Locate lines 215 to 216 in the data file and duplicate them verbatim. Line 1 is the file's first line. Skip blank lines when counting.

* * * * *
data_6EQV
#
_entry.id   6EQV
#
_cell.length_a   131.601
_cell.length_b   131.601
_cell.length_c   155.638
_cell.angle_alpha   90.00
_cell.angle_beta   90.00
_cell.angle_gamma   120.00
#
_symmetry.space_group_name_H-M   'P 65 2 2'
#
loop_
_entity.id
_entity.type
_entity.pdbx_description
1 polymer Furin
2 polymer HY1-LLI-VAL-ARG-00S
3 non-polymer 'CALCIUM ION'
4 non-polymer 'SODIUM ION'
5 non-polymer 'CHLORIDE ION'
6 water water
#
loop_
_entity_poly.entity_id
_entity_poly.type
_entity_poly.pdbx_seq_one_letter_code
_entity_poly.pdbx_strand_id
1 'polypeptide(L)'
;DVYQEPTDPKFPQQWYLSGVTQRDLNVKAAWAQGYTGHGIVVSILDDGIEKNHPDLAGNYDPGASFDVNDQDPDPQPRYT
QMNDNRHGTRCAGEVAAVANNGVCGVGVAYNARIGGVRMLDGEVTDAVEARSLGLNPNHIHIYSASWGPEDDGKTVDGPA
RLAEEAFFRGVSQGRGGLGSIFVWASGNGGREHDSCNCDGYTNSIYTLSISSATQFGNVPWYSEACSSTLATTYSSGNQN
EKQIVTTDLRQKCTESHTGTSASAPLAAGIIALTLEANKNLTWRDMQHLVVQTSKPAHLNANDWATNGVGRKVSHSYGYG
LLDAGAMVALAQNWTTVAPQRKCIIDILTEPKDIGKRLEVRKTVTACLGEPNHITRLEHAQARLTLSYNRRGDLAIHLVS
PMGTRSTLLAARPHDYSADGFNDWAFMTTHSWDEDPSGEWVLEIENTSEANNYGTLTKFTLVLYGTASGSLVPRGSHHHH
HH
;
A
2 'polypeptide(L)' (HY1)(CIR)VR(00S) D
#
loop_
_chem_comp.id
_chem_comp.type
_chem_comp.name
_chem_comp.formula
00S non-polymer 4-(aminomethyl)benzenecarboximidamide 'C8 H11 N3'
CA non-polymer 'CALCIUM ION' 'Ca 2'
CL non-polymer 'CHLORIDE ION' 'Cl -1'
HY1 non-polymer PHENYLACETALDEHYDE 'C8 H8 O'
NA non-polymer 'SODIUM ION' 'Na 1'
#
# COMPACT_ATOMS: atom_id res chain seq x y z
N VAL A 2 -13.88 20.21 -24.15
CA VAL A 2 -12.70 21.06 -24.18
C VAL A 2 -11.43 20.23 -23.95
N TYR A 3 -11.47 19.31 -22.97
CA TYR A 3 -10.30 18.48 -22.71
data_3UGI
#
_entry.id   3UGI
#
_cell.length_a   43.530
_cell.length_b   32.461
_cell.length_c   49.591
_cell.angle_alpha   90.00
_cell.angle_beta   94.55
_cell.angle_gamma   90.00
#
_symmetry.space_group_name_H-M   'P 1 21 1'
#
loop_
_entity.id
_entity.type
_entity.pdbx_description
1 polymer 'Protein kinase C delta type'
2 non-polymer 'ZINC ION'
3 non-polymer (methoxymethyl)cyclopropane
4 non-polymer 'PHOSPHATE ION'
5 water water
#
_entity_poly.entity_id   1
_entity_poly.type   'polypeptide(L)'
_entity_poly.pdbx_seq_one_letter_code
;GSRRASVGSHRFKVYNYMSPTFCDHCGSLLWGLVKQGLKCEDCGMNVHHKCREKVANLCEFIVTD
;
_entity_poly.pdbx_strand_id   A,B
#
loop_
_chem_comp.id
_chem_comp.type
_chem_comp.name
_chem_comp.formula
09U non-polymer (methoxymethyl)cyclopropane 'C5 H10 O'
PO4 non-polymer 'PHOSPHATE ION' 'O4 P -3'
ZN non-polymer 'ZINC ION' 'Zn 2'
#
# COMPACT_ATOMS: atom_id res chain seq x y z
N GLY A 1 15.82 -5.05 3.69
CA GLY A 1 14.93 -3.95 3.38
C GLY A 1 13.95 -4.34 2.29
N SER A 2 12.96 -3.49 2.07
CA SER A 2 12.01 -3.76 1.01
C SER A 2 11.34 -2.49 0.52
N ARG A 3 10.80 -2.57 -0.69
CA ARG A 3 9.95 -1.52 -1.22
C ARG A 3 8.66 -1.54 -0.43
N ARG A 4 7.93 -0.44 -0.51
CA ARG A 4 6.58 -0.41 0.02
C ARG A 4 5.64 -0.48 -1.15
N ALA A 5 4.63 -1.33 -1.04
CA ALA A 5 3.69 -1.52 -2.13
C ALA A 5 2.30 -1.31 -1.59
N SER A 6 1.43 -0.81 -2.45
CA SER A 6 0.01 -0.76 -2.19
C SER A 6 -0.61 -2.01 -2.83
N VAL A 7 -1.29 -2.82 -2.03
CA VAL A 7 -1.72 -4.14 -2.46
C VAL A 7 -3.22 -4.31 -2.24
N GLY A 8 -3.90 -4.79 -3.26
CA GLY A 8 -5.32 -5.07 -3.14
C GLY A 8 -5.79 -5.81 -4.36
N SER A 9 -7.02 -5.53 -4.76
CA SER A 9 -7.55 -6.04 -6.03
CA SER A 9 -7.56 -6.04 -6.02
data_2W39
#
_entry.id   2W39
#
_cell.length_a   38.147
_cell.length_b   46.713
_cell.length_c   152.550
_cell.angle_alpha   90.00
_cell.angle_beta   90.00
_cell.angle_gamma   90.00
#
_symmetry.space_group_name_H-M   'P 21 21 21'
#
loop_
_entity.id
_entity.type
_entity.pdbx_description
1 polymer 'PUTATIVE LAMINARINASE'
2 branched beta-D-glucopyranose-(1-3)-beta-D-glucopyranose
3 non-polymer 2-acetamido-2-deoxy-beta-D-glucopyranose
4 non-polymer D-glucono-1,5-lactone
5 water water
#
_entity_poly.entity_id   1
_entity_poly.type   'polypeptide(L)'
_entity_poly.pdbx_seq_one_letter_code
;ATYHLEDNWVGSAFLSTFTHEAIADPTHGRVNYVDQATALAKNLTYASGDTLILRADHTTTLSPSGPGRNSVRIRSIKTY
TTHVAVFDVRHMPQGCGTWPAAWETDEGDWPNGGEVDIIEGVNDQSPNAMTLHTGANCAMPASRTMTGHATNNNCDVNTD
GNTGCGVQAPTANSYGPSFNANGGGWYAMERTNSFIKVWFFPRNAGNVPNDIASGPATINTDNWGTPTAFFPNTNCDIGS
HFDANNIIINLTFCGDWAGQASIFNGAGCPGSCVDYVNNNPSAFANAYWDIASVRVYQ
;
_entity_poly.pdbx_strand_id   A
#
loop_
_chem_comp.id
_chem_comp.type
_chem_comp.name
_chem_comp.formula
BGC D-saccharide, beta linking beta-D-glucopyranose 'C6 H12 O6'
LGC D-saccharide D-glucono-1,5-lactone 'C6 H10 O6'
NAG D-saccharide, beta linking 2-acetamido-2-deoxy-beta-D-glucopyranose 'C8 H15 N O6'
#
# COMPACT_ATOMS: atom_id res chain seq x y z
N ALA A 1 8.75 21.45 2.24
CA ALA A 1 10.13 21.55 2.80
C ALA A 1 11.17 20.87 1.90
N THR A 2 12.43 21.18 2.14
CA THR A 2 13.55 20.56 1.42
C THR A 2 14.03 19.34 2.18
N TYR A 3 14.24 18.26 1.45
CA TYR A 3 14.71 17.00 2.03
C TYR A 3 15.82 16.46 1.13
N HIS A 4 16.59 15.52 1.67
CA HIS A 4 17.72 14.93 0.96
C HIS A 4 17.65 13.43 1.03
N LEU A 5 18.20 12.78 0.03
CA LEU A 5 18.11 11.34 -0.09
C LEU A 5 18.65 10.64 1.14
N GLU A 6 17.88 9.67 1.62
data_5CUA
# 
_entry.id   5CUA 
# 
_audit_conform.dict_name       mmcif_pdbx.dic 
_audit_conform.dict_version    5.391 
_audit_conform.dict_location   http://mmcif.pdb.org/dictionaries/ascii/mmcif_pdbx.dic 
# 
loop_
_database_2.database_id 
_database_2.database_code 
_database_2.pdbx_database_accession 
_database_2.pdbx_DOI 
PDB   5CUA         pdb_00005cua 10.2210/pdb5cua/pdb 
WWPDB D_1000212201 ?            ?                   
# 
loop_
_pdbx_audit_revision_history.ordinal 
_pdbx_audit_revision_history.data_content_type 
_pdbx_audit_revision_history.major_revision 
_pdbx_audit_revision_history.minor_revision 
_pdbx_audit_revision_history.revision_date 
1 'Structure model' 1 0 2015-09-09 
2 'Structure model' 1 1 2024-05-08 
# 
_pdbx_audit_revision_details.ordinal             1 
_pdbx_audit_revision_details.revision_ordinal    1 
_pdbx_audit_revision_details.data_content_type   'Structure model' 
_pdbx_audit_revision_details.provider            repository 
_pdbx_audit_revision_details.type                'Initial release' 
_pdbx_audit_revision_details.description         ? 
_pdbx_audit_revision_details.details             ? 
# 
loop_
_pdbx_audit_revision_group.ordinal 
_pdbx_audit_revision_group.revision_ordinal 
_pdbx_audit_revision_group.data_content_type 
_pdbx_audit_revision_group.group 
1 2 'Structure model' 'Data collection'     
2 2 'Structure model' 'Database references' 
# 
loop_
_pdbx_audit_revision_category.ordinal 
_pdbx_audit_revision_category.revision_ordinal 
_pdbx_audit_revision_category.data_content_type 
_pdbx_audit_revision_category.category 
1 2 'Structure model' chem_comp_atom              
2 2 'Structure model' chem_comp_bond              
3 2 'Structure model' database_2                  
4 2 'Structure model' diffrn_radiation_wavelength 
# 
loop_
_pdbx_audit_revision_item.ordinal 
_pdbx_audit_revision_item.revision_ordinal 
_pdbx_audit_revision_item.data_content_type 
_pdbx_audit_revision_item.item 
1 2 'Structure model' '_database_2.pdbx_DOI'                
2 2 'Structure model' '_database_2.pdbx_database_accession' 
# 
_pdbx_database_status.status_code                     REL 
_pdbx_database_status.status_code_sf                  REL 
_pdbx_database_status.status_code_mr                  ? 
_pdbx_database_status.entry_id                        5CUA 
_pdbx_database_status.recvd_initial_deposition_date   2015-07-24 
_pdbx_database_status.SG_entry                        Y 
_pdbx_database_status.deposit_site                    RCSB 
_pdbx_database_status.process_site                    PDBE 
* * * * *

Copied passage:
_pdbx_audit_revision_details.description         ? 
_pdbx_audit_revision_details.details             ? 